And Galway goes wild as Green Dragon takes third. Matthew Sheahan reports from the dockside

Ericsson 4 has won yet another leg of the Volvo Ocean Race, the team’s fourth of the event. The result doesn’t spell certain victory, but it does extend the team’s lead to 19.5 points over second placed Telefonica Blue.

Crossing the line at 0054 GMT E4’s arrival also marked the beginning of a long and boisterous night for the city of Galway as the finishers slipped into the harbour in quick succession through the darkness and into the dawn, but Galway wasn’t going to bed.

In the build up to a stopover that includes one of two remaining in-port races, there is barely a shop window, a lamp post or a taxi that doesn’t have a flag, poster or sticker promoting the Volvo Ocean Race. Galway has taken the race to its heart and has ten new sporting heroes, the crew of Green Dragon. Within minutes of the regatta village opening there were thousands of people strolling the dock, queuing for the simulator and climbing the steps for a walk aboard Puma’s second boat that has been turned into a temporary exhibition. One street back from the waterside action the atmosphere was just as electric.

But when the boat’s started to arrive the city really kicked off, fuelled by Leinster’s (Dublin) win over Leicester in rugby’s Heineken Cup final earlier in the evening.

There’s a buzz here in Galway that is unparalleled in this 2008/9 grand prix world tour. Alicante was impressive, Cochin was staggering, but Galway has a spirit of its own that will make this the stopover of the race for many. Sure, the race finish had the benefit of falling on a Saturday, but when tens of thousands lined the docks and traffic came to a standstill at 4am, it was clear that the event had struck a chord with this city.

And while Ericsson 4 and Puma received a rapturous welcome, the city went wild when Green Dragon crossed the finish line in third. Ian Walker’s Green Dragon may have been short on resource throughout this race, but the team’s clearly not short of support in either of their home venues. Indeed, you could argue that the team has had two bites of the cherry when it comes to arriving in a home port. With it’s dual national background, Qingdao China, was a special occasion for the team too.

But as skipper Ian Walker hoisted the glass trophy for the team’s second podium position it was clear that this result meant a great deal to him.

“We desperately wanted to get third. We desperately wanted to get on the podium,” said an elated Walker. “We have now completed our circumnavigation of the world. Our entry was all about bringing the Volvo Ocean Race to Galway and now we’ve done that.”

Was he surprised at the local support?

“I’m flabbergasted,” he continued. “The number of people, the number of boats. There must have been 500 boats out there. All at four in the morning. Some of them in little RIBs 30 miles offshore, shouting us on. Is the whole town here? Did anyone stay in bed tonight?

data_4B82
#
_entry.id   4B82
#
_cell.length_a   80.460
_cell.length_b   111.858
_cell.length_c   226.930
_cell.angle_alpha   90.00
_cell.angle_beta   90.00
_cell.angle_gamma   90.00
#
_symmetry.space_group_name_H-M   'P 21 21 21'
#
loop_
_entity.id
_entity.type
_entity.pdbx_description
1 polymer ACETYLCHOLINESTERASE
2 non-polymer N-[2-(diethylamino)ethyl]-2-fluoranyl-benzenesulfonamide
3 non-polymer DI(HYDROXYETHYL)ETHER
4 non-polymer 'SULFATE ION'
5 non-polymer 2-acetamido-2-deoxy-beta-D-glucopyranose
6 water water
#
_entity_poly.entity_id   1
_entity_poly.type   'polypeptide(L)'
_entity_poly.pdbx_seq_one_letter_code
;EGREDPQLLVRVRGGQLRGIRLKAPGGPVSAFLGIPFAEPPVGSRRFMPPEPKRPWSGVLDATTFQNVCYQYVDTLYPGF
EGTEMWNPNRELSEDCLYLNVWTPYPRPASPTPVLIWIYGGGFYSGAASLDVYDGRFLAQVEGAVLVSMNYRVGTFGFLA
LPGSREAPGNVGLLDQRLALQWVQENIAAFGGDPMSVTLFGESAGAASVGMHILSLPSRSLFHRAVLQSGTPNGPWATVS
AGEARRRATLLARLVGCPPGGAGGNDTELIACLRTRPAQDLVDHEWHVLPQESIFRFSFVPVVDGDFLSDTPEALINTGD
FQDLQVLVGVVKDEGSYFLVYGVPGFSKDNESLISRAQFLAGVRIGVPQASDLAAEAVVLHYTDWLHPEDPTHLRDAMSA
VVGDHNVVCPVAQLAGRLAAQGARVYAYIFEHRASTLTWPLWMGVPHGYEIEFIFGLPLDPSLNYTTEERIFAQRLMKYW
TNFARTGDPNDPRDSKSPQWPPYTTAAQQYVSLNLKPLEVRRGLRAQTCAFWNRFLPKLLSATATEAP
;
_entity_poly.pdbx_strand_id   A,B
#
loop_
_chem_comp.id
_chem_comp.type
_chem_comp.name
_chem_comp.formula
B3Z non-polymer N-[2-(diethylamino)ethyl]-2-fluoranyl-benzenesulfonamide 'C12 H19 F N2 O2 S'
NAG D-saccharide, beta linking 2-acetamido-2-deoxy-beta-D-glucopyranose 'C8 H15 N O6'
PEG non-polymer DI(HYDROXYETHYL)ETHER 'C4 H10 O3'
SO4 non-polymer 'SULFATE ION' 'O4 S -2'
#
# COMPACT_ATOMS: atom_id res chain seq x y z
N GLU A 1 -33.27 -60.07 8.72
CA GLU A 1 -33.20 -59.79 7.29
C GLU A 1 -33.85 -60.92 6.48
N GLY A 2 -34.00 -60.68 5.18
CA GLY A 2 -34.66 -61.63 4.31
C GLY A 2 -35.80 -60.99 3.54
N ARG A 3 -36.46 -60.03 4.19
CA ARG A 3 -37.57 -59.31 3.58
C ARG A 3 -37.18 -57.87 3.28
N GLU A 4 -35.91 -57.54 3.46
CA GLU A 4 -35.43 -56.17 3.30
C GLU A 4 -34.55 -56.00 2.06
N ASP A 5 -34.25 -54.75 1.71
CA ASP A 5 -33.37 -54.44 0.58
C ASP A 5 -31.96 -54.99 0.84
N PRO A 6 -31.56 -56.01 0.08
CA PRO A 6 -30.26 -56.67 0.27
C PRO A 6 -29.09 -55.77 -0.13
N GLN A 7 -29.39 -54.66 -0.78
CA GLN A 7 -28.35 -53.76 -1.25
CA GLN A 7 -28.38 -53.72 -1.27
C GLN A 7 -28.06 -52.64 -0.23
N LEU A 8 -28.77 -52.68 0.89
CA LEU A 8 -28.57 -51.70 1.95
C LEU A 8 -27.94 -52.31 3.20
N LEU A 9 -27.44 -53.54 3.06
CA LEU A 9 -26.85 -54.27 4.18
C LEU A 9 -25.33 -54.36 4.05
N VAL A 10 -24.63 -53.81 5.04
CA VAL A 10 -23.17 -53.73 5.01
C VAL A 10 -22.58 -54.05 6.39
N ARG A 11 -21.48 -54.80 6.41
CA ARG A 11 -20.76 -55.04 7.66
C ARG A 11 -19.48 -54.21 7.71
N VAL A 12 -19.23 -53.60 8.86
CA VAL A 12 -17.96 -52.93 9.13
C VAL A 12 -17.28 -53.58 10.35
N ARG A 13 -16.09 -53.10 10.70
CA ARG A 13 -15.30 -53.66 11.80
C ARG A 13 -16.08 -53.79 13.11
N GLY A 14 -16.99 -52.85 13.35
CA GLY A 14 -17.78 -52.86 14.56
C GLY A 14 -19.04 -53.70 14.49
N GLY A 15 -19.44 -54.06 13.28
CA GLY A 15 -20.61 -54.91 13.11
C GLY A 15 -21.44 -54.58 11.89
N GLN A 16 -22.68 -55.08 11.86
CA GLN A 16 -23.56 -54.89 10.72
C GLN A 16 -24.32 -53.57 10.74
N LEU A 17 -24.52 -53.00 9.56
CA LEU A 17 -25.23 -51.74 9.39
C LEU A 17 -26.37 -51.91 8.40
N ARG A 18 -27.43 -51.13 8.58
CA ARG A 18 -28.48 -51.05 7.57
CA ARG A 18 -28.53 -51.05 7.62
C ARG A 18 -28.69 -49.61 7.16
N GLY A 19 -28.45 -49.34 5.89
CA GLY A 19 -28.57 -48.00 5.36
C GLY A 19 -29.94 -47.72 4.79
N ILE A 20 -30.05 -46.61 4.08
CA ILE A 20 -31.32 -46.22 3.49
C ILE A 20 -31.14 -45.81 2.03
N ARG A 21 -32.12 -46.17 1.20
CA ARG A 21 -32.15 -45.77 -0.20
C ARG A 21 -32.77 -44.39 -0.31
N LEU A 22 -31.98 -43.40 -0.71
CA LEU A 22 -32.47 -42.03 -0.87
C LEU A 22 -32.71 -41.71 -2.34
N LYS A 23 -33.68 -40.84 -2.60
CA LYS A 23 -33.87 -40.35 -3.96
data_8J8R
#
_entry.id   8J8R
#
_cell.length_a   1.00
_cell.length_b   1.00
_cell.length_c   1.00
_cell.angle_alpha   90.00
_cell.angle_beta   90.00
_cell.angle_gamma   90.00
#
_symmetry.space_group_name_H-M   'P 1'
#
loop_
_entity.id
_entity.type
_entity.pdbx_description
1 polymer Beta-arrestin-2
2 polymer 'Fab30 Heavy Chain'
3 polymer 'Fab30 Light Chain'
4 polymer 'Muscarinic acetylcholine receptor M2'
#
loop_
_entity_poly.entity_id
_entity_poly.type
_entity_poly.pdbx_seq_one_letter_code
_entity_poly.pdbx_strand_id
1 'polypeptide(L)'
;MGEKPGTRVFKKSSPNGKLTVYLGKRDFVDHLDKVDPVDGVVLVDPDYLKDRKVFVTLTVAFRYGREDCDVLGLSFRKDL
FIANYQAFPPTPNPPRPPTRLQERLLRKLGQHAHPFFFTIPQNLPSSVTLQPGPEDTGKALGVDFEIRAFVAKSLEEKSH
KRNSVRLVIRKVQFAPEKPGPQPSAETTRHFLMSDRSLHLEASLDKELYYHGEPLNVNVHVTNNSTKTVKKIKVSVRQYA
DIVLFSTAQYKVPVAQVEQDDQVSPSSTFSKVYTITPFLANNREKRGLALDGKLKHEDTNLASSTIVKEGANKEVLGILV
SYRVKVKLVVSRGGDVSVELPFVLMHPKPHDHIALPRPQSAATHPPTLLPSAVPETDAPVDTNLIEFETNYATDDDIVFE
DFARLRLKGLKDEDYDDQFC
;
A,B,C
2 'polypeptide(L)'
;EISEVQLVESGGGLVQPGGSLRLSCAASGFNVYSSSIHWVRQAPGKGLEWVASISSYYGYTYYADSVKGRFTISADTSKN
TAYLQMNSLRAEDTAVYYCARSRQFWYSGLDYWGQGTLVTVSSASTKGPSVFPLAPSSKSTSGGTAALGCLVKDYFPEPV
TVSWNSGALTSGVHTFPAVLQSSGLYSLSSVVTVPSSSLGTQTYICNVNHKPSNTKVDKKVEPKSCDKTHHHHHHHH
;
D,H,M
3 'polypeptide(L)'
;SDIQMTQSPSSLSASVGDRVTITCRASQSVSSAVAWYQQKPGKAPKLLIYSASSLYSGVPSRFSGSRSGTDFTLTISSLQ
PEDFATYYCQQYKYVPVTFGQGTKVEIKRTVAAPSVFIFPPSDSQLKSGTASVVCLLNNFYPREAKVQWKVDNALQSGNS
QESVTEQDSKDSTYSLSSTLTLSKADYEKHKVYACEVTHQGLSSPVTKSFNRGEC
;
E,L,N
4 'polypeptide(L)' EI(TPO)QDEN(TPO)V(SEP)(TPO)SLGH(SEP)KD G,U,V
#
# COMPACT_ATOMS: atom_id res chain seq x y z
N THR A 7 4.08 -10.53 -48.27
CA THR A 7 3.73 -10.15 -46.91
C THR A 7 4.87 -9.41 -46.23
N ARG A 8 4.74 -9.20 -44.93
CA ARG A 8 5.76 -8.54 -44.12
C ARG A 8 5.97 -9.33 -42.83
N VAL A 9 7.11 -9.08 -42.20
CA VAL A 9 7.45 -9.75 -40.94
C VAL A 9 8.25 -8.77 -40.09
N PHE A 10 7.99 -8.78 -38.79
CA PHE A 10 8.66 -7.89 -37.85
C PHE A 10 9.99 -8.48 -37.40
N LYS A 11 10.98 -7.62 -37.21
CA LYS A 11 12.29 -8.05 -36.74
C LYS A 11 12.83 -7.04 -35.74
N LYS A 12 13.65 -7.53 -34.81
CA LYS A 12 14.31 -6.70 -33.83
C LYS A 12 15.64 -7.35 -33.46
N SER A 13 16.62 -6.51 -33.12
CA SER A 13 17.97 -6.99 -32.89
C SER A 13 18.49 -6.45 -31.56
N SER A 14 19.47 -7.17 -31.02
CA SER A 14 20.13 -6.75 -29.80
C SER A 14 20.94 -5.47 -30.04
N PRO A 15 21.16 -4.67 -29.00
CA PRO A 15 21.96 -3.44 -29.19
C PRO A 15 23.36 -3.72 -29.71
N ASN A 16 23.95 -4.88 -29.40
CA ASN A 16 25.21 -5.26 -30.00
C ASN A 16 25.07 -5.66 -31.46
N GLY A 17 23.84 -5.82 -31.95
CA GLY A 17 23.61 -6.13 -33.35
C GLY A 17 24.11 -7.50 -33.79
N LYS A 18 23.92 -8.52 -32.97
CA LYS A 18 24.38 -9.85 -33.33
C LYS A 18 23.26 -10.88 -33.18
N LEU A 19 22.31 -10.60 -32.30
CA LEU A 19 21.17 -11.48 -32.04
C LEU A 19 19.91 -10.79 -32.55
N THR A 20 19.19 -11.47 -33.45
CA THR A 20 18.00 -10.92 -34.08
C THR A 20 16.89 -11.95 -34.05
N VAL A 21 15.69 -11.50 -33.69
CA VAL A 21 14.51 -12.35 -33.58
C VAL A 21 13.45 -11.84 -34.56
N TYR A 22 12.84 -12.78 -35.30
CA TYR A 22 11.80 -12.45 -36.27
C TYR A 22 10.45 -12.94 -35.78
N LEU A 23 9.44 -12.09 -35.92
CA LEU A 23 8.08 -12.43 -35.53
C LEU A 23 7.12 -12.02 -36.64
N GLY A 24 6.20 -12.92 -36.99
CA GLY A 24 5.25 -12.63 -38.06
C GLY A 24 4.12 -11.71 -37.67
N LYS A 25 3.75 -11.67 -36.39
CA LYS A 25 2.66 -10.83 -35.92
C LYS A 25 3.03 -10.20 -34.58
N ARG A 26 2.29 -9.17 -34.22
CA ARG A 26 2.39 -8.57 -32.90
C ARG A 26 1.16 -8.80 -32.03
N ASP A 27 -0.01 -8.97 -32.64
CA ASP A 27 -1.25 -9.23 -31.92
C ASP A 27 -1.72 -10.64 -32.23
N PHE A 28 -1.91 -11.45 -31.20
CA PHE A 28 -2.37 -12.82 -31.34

“Given our recent run, third place was beyond our expectations, but that is what we strive for. We knew if we got heavy downwind conditions, that was the one thing we could do well in,” he said.

“I think we managed to just keep going, keep going? We did a number of things well. First, we stayed close. We stayed close enough that we could attack when it got windy. We managed to pull more miles and we chose the perfect place to gybe. I think we got just the right spot,” Walker explained

Less than two hours earlier the race winners Ericsson 4 had kicked off a night of celebrations as they stood on the podium. So how had the leg been for them?

“It felt pretty taxing,” said crewman Dave Endean. “It was hard on the boat, hard on the guys. We hit something like six pots in about 10 minutes (early on). I’m sure the front of our keel is just trashed. We felt a bit unlucky.

“But we pushed hard. We know the boat’s limits and I think this leg tested them more than any of the others. The sea state was heinous; plenty of breeze. We pushed it pretty hard.”

“We broached, but did no real damage,” added skipper Torben Grael. “It was very tough for us and there were things that could go wrong. We took some big risks, but we have a fantastic crew and a fast boat. I really am very happy with this result.

“We do not get complacent, but it puts us in a nice position going forward. This is a very good team and I feel very proud. We are very happy to be here in one piece.”

For second place Puma it was a similar tale.

“This is as good as it gets,” said skipper Kenny Read. “That was some of the best sailing we’ve ever done in our whole lives. To come back after breaking the rudder like that. This crew is unbelievable. It’s almost like we thrive on adversity. We don’t know how to be normal.”

So, as the race enters the final few legs, how do the overall rankings fare?

Another win for Ericsson 4 extends the team’s lead over the rest of the fleet but the result doesn’t hand them the race yet. In theory at least, both Telefonica Blue and Puma can still win the race if Ericsson 4 was to bomb out. Their recent performance however would seem to suggest that this is unlikely. Of the 19 points opportunities Ericsson 4 has scored 9 firsts and five second places placing them in the top two 14 out of 19 times.

Instead, the more likely scrap will be between Puma an Telefonica Blue for second who are currently separated by just 1.5 points and E3 and Green Dragon who have just 8 points between them.

With a maximum of 32 points left on the table, there’s still plenty to play for over the last four weeks.